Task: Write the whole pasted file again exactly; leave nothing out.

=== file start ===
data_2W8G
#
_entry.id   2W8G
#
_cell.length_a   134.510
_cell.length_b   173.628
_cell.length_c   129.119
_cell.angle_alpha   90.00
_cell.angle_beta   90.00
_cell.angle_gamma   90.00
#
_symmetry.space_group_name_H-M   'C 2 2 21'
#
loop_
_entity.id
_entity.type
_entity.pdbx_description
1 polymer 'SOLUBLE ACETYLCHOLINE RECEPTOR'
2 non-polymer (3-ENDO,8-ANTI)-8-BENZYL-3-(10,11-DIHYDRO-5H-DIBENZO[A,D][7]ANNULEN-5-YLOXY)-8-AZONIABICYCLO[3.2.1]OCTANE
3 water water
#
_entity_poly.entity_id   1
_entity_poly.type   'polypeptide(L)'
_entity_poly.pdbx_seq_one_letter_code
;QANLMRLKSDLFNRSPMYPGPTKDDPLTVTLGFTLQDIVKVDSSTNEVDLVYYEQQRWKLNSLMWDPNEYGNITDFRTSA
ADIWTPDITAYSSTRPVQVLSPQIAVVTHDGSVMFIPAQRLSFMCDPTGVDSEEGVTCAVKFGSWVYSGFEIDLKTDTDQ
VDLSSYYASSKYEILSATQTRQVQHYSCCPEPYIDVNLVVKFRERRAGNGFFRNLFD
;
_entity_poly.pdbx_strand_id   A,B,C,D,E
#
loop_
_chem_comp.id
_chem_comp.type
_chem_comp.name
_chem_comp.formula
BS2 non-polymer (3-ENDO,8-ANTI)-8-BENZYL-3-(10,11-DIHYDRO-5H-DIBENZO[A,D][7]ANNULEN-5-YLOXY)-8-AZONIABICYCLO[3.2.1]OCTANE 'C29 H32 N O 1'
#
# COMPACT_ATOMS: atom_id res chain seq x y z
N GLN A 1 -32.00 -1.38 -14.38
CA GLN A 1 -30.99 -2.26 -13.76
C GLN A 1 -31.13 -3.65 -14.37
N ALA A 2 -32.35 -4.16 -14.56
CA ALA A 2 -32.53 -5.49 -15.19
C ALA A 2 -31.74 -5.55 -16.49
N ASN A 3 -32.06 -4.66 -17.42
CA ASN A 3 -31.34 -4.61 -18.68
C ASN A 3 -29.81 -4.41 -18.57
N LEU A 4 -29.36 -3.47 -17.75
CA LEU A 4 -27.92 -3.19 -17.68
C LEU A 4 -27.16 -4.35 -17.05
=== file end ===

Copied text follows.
data_2W8G
#
_entry.id   2W8G
#
_cell.length_a   134.510
_cell.length_b   173.628
_cell.length_c   129.119
_cell.angle_alpha   90.00
_cell.angle_beta   90.00
_cell.angle_gamma   90.00
#
_symmetry.space_group_name_H-M   'C 2 2 21'
#
loop_
_entity.id
_entity.type
_entity.pdbx_description
1 polymer 'SOLUBLE ACETYLCHOLINE RECEPTOR'
2 non-polymer (3-ENDO,8-ANTI)-8-BENZYL-3-(10,11-DIHYDRO-5H-DIBENZO[A,D][7]ANNULEN-5-YLOXY)-8-AZONIABICYCLO[3.2.1]OCTANE
3 water water
#
_entity_poly.entity_id   1
_entity_poly.type   'polypeptide(L)'
_entity_poly.pdbx_seq_one_letter_code
;QANLMRLKSDLFNRSPMYPGPTKDDPLTVTLGFTLQDIVKVDSSTNEVDLVYYEQQRWKLNSLMWDPNEYGNITDFRTSA
ADIWTPDITAYSSTRPVQVLSPQIAVVTHDGSVMFIPAQRLSFMCDPTGVDSEEGVTCAVKFGSWVYSGFEIDLKTDTDQ
VDLSSYYASSKYEILSATQTRQVQHYSCCPEPYIDVNLVVKFRERRAGNGFFRNLFD
;
_entity_poly.pdbx_strand_id   A,B,C,D,E
#
loop_
_chem_comp.id
_chem_comp.type
_chem_comp.name
_chem_comp.formula
BS2 non-polymer (3-ENDO,8-ANTI)-8-BENZYL-3-(10,11-DIHYDRO-5H-DIBENZO[A,D][7]ANNULEN-5-YLOXY)-8-AZONIABICYCLO[3.2.1]OCTANE 'C29 H32 N O 1'
#
# COMPACT_ATOMS: atom_id res chain seq x y z
N GLN A 1 -32.00 -1.38 -14.38
CA GLN A 1 -30.99 -2.26 -13.76
C GLN A 1 -31.13 -3.65 -14.37
N ALA A 2 -32.35 -4.16 -14.56
CA ALA A 2 -32.53 -5.49 -15.19
C ALA A 2 -31.74 -5.55 -16.49
N ASN A 3 -32.06 -4.66 -17.42
CA ASN A 3 -31.34 -4.61 -18.68
C ASN A 3 -29.81 -4.41 -18.57
N LEU A 4 -29.36 -3.47 -17.75
CA LEU A 4 -27.92 -3.19 -17.68
C LEU A 4 -27.16 -4.35 -17.05